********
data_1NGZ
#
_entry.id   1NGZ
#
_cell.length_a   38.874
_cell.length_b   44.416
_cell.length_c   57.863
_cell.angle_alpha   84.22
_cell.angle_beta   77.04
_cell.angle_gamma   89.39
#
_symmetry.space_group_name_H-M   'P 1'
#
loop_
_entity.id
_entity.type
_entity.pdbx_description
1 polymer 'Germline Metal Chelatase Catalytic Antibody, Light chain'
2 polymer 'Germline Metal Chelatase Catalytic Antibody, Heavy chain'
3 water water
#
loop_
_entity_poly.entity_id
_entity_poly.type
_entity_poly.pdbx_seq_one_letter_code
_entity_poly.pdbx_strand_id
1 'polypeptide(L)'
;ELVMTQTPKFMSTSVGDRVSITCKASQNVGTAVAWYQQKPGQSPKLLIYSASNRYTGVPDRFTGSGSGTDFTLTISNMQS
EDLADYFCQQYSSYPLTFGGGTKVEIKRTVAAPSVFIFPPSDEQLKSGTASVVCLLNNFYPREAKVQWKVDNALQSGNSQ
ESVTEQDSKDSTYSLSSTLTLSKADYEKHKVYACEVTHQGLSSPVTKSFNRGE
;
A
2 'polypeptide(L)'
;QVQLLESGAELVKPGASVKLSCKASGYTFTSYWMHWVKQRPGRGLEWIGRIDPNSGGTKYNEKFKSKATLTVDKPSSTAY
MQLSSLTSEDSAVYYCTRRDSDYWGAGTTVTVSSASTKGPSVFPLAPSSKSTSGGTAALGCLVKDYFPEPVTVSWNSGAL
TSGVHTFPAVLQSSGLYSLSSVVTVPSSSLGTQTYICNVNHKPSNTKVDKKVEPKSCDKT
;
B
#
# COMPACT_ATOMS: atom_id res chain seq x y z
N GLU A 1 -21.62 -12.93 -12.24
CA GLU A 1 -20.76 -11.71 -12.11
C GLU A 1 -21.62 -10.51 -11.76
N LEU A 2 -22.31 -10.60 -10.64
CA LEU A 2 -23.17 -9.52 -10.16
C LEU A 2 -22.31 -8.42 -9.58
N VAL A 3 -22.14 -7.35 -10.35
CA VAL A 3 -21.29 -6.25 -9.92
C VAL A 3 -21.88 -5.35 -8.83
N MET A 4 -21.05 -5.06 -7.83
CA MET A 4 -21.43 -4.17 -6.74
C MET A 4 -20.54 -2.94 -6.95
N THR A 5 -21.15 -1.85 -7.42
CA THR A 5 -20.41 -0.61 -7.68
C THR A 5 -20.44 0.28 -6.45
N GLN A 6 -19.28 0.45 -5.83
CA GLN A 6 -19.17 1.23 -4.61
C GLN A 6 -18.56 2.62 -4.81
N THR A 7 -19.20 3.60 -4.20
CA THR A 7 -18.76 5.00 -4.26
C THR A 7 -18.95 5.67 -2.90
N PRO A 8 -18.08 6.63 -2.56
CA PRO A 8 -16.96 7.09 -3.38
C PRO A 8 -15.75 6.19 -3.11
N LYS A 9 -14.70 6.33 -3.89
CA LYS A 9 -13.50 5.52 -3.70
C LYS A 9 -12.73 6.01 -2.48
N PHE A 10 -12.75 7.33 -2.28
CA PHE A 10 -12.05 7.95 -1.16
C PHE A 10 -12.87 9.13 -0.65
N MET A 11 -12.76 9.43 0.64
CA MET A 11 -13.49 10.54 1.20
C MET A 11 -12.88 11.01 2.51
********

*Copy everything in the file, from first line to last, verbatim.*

data_1NGZ
#
_entry.id   1NGZ
#
_cell.length_a   38.874
_cell.length_b   44.416
_cell.length_c   57.863
_cell.angle_alpha   84.22
_cell.angle_beta   77.04
_cell.angle_gamma   89.39
#
_symmetry.space_group_name_H-M   'P 1'
#
loop_
_entity.id
_entity.type
_entity.pdbx_description
1 polymer 'Germline Metal Chelatase Catalytic Antibody, Light chain'
2 polymer 'Germline Metal Chelatase Catalytic Antibody, Heavy chain'
3 water water
#
loop_
_entity_poly.entity_id
_entity_poly.type
_entity_poly.pdbx_seq_one_letter_code
_entity_poly.pdbx_strand_id
1 'polypeptide(L)'
;ELVMTQTPKFMSTSVGDRVSITCKASQNVGTAVAWYQQKPGQSPKLLIYSASNRYTGVPDRFTGSGSGTDFTLTISNMQS
EDLADYFCQQYSSYPLTFGGGTKVEIKRTVAAPSVFIFPPSDEQLKSGTASVVCLLNNFYPREAKVQWKVDNALQSGNSQ
ESVTEQDSKDSTYSLSSTLTLSKADYEKHKVYACEVTHQGLSSPVTKSFNRGE
;
A
2 'polypeptide(L)'
;QVQLLESGAELVKPGASVKLSCKASGYTFTSYWMHWVKQRPGRGLEWIGRIDPNSGGTKYNEKFKSKATLTVDKPSSTAY
MQLSSLTSEDSAVYYCTRRDSDYWGAGTTVTVSSASTKGPSVFPLAPSSKSTSGGTAALGCLVKDYFPEPVTVSWNSGAL
TSGVHTFPAVLQSSGLYSLSSVVTVPSSSLGTQTYICNVNHKPSNTKVDKKVEPKSCDKT
;
B
#
# COMPACT_ATOMS: atom_id res chain seq x y z
N GLU A 1 -21.62 -12.93 -12.24
CA GLU A 1 -20.76 -11.71 -12.11
C GLU A 1 -21.62 -10.51 -11.76
N LEU A 2 -22.31 -10.60 -10.64
CA LEU A 2 -23.17 -9.52 -10.16
C LEU A 2 -22.31 -8.42 -9.58
N VAL A 3 -22.14 -7.35 -10.35
CA VAL A 3 -21.29 -6.25 -9.92
C VAL A 3 -21.88 -5.35 -8.83
N MET A 4 -21.05 -5.06 -7.83
CA MET A 4 -21.43 -4.17 -6.74
C MET A 4 -20.54 -2.94 -6.95
N THR A 5 -21.15 -1.85 -7.42
CA THR A 5 -20.41 -0.61 -7.68
C THR A 5 -20.44 0.28 -6.45
N GLN A 6 -19.28 0.45 -5.83
CA GLN A 6 -19.17 1.23 -4.61
C GLN A 6 -18.56 2.62 -4.81
N THR A 7 -19.20 3.60 -4.20
CA THR A 7 -18.76 5.00 -4.26
C THR A 7 -18.95 5.67 -2.90
N PRO A 8 -18.08 6.63 -2.56
CA PRO A 8 -16.96 7.09 -3.38
C PRO A 8 -15.75 6.19 -3.11
N LYS A 9 -14.70 6.33 -3.89
CA LYS A 9 -13.50 5.52 -3.70
C LYS A 9 -12.73 6.01 -2.48
N PHE A 10 -12.75 7.33 -2.28
CA PHE A 10 -12.05 7.95 -1.16
C PHE A 10 -12.87 9.13 -0.65
N MET A 11 -12.76 9.43 0.64
CA MET A 11 -13.49 10.54 1.20
C MET A 11 -12.88 11.01 2.51